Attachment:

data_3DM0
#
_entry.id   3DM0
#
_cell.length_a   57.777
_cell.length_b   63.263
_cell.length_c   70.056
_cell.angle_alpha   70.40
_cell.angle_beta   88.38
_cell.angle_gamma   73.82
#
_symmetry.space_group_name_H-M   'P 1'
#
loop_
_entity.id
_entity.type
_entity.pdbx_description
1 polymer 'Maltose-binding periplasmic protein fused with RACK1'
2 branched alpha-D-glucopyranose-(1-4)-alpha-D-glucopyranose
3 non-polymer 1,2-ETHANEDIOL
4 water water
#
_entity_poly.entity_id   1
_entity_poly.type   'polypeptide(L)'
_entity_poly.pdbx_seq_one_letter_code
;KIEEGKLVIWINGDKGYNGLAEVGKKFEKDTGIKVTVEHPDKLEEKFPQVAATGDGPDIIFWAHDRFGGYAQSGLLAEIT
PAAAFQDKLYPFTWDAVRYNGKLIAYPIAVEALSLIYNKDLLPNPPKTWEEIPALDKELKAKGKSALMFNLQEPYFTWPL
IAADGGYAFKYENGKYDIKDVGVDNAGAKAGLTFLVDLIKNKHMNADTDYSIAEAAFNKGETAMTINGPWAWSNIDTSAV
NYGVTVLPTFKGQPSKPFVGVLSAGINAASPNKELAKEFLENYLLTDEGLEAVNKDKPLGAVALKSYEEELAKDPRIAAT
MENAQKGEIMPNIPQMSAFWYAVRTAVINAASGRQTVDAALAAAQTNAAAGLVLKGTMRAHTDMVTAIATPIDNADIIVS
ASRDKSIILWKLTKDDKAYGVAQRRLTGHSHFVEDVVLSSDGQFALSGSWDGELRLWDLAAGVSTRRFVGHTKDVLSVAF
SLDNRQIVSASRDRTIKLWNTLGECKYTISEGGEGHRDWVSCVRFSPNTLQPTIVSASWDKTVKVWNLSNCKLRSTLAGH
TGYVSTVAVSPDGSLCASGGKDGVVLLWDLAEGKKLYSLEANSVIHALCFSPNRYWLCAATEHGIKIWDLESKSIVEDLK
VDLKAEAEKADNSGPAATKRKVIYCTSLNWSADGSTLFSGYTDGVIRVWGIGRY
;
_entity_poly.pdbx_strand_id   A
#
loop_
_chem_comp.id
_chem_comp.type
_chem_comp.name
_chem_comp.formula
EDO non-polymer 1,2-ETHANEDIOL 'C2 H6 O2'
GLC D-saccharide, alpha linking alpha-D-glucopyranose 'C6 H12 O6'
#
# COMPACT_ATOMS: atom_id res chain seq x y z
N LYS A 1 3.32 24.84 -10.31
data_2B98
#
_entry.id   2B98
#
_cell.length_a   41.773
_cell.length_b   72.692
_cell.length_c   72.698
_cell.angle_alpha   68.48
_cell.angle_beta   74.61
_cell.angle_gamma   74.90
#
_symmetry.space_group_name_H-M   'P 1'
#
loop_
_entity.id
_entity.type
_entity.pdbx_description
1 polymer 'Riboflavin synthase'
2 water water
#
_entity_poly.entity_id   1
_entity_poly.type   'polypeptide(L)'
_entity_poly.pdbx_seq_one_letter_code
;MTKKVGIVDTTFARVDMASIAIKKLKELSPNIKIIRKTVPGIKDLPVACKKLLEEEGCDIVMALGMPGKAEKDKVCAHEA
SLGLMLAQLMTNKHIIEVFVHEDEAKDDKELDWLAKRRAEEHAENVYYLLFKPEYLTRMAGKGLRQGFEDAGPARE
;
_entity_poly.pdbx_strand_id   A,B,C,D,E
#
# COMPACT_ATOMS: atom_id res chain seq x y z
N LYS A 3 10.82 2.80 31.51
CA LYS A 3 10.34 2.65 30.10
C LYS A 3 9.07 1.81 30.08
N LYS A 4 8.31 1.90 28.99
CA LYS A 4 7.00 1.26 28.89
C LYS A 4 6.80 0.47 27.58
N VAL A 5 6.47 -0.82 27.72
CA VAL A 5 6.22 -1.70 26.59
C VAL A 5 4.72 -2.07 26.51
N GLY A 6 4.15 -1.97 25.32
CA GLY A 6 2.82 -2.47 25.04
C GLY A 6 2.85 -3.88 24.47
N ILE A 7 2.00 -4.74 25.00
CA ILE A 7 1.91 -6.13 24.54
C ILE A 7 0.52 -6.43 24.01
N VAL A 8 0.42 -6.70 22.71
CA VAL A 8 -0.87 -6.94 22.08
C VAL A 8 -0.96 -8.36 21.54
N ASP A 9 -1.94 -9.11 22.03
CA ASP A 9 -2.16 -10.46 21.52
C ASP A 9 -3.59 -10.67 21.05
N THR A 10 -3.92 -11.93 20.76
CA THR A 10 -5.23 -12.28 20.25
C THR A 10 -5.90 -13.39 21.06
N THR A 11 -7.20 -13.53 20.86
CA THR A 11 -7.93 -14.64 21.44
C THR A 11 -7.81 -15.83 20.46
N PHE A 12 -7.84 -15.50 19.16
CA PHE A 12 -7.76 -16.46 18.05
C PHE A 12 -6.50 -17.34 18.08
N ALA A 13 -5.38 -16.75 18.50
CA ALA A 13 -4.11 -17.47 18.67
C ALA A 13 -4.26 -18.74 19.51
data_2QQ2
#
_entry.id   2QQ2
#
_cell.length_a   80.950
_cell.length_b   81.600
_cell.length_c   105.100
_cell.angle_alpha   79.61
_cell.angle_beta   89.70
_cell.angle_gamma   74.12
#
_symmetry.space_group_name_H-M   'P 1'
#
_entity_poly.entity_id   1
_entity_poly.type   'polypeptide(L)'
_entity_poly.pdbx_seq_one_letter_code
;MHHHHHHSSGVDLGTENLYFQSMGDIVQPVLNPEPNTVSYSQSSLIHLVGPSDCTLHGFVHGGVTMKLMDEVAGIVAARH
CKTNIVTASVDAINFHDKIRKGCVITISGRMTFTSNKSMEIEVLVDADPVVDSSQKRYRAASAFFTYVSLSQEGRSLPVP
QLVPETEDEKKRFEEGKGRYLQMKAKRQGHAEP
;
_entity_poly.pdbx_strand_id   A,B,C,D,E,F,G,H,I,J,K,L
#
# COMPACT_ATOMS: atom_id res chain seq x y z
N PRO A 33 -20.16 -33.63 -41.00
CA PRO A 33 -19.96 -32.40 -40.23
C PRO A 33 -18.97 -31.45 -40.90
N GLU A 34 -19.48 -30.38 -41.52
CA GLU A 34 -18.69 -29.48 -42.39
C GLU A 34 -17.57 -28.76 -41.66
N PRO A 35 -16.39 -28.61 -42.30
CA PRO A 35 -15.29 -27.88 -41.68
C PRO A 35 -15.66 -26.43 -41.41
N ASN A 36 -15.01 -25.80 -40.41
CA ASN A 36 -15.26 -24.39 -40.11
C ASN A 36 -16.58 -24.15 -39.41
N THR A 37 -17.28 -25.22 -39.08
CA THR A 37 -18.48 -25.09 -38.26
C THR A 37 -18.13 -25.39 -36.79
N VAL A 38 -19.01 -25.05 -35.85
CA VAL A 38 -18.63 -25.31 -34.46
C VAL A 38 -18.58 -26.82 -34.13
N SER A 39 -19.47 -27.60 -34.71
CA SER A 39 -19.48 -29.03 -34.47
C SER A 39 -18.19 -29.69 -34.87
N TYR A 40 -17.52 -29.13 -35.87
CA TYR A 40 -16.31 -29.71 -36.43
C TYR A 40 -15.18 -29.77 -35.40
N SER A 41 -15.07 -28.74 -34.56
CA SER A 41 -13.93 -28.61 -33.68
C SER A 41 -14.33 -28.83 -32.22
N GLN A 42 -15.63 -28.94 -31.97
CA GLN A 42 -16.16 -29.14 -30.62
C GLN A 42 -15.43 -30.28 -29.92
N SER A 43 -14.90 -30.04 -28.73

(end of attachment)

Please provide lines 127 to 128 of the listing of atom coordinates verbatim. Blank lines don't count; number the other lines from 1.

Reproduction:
CKTNIVTASVDAINFHDKIRKGCVITISGRMTFTSNKSMEIEVLVDADPVVDSSQKRYRAASAFFTYVSLSQEGRSLPVP
QLVPETEDEKKRFEEGKGRYLQMKAKRQGHAEP